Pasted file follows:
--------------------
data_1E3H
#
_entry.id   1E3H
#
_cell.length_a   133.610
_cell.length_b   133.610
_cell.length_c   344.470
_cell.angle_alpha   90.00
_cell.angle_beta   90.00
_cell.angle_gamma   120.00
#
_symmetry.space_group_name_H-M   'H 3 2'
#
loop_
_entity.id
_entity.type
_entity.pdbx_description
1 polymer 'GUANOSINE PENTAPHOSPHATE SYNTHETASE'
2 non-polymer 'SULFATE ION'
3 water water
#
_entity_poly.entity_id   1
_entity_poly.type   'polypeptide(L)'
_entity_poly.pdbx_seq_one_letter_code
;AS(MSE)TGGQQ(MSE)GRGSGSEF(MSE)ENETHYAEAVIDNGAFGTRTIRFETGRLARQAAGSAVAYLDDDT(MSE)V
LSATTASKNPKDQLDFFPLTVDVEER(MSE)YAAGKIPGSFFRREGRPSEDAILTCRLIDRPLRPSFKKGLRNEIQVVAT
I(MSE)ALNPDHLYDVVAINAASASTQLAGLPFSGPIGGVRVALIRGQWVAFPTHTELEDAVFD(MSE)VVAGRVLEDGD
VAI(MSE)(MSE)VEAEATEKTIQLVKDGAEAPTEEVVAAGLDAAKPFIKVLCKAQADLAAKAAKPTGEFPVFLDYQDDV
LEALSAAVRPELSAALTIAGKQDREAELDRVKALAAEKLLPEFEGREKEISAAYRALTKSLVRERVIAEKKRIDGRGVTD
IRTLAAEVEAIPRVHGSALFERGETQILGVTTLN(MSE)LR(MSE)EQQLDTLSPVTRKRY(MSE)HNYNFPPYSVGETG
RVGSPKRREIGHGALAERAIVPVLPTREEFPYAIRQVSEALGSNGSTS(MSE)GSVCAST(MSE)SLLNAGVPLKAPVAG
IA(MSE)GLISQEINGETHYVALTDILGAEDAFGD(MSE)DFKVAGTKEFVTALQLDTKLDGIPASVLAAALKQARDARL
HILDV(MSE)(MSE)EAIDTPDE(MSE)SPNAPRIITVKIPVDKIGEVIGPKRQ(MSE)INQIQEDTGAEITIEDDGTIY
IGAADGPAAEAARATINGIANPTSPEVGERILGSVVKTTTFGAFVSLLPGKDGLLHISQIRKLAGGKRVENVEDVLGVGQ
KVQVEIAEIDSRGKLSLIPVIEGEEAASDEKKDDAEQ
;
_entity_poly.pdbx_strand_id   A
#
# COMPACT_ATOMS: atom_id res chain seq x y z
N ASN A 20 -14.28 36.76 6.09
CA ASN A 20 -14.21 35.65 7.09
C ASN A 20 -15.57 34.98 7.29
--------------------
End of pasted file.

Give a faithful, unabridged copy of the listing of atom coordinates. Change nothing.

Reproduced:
data_1E3H
#
_entry.id   1E3H
#
_cell.length_a   133.610
_cell.length_b   133.610
_cell.length_c   344.470
_cell.angle_alpha   90.00
_cell.angle_beta   90.00
_cell.angle_gamma   120.00
#
_symmetry.space_group_name_H-M   'H 3 2'
#
loop_
_entity.id
_entity.type
_entity.pdbx_description
1 polymer 'GUANOSINE PENTAPHOSPHATE SYNTHETASE'
2 non-polymer 'SULFATE ION'
3 water water
#
_entity_poly.entity_id   1
_entity_poly.type   'polypeptide(L)'
_entity_poly.pdbx_seq_one_letter_code
;AS(MSE)TGGQQ(MSE)GRGSGSEF(MSE)ENETHYAEAVIDNGAFGTRTIRFETGRLARQAAGSAVAYLDDDT(MSE)V
LSATTASKNPKDQLDFFPLTVDVEER(MSE)YAAGKIPGSFFRREGRPSEDAILTCRLIDRPLRPSFKKGLRNEIQVVAT
I(MSE)ALNPDHLYDVVAINAASASTQLAGLPFSGPIGGVRVALIRGQWVAFPTHTELEDAVFD(MSE)VVAGRVLEDGD
VAI(MSE)(MSE)VEAEATEKTIQLVKDGAEAPTEEVVAAGLDAAKPFIKVLCKAQADLAAKAAKPTGEFPVFLDYQDDV
LEALSAAVRPELSAALTIAGKQDREAELDRVKALAAEKLLPEFEGREKEISAAYRALTKSLVRERVIAEKKRIDGRGVTD
IRTLAAEVEAIPRVHGSALFERGETQILGVTTLN(MSE)LR(MSE)EQQLDTLSPVTRKRY(MSE)HNYNFPPYSVGETG
RVGSPKRREIGHGALAERAIVPVLPTREEFPYAIRQVSEALGSNGSTS(MSE)GSVCAST(MSE)SLLNAGVPLKAPVAG
IA(MSE)GLISQEINGETHYVALTDILGAEDAFGD(MSE)DFKVAGTKEFVTALQLDTKLDGIPASVLAAALKQARDARL
HILDV(MSE)(MSE)EAIDTPDE(MSE)SPNAPRIITVKIPVDKIGEVIGPKRQ(MSE)INQIQEDTGAEITIEDDGTIY
IGAADGPAAEAARATINGIANPTSPEVGERILGSVVKTTTFGAFVSLLPGKDGLLHISQIRKLAGGKRVENVEDVLGVGQ
KVQVEIAEIDSRGKLSLIPVIEGEEAASDEKKDDAEQ
;
_entity_poly.pdbx_strand_id   A
#
# COMPACT_ATOMS: atom_id res chain seq x y z
N ASN A 20 -14.28 36.76 6.09
CA ASN A 20 -14.21 35.65 7.09
C ASN A 20 -15.57 34.98 7.29